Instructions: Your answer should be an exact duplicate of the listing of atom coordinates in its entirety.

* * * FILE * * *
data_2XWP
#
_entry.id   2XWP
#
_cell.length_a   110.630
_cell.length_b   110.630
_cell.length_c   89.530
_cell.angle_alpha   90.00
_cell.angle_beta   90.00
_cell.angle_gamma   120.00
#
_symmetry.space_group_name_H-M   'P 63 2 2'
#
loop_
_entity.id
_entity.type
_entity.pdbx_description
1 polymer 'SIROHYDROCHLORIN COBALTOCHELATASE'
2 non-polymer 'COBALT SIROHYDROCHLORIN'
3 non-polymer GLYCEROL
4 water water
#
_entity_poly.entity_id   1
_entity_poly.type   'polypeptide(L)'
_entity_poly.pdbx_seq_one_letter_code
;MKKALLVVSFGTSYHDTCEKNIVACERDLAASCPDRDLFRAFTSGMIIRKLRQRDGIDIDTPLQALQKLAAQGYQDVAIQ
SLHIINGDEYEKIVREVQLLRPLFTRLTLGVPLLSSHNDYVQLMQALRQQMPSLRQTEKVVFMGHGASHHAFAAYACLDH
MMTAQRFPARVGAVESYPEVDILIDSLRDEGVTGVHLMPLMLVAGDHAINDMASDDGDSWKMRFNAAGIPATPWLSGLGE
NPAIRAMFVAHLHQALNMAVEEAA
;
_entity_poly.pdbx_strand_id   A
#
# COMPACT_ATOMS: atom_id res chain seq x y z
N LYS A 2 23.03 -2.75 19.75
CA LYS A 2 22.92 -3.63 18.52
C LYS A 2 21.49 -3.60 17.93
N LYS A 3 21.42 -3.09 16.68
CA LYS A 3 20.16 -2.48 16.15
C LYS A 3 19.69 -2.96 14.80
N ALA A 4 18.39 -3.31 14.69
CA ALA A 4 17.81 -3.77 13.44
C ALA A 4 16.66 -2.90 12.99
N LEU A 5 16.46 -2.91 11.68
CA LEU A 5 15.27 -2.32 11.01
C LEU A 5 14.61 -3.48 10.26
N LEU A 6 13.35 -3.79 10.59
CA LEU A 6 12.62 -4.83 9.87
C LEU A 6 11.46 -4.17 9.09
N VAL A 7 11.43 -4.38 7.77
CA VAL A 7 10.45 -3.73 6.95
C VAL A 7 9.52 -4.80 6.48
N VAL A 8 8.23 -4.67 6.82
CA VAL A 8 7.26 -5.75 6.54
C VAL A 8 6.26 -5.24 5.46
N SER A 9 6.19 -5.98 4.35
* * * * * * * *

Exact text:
data_2XWP
#
_entry.id   2XWP
#
_cell.length_a   110.630
_cell.length_b   110.630
_cell.length_c   89.530
_cell.angle_alpha   90.00
_cell.angle_beta   90.00
_cell.angle_gamma   120.00
#
_symmetry.space_group_name_H-M   'P 63 2 2'
#
loop_
_entity.id
_entity.type
_entity.pdbx_description
1 polymer 'SIROHYDROCHLORIN COBALTOCHELATASE'
2 non-polymer 'COBALT SIROHYDROCHLORIN'
3 non-polymer GLYCEROL
4 water water
#
_entity_poly.entity_id   1
_entity_poly.type   'polypeptide(L)'
_entity_poly.pdbx_seq_one_letter_code
;MKKALLVVSFGTSYHDTCEKNIVACERDLAASCPDRDLFRAFTSGMIIRKLRQRDGIDIDTPLQALQKLAAQGYQDVAIQ
SLHIINGDEYEKIVREVQLLRPLFTRLTLGVPLLSSHNDYVQLMQALRQQMPSLRQTEKVVFMGHGASHHAFAAYACLDH
MMTAQRFPARVGAVESYPEVDILIDSLRDEGVTGVHLMPLMLVAGDHAINDMASDDGDSWKMRFNAAGIPATPWLSGLGE
NPAIRAMFVAHLHQALNMAVEEAA
;
_entity_poly.pdbx_strand_id   A
#
# COMPACT_ATOMS: atom_id res chain seq x y z
N LYS A 2 23.03 -2.75 19.75
CA LYS A 2 22.92 -3.63 18.52
C LYS A 2 21.49 -3.60 17.93
N LYS A 3 21.42 -3.09 16.68
CA LYS A 3 20.16 -2.48 16.15
C LYS A 3 19.69 -2.96 14.80
N ALA A 4 18.39 -3.31 14.69
CA ALA A 4 17.81 -3.77 13.44
C ALA A 4 16.66 -2.90 12.99
N LEU A 5 16.46 -2.91 11.68
CA LEU A 5 15.27 -2.32 11.01
C LEU A 5 14.61 -3.48 10.26
N LEU A 6 13.35 -3.79 10.59
CA LEU A 6 12.62 -4.83 9.87
C LEU A 6 11.46 -4.17 9.09
N VAL A 7 11.43 -4.38 7.77
CA VAL A 7 10.45 -3.73 6.95
C VAL A 7 9.52 -4.80 6.48
N VAL A 8 8.23 -4.67 6.82
CA VAL A 8 7.26 -5.75 6.54
C VAL A 8 6.26 -5.24 5.46
N SER A 9 6.19 -5.98 4.35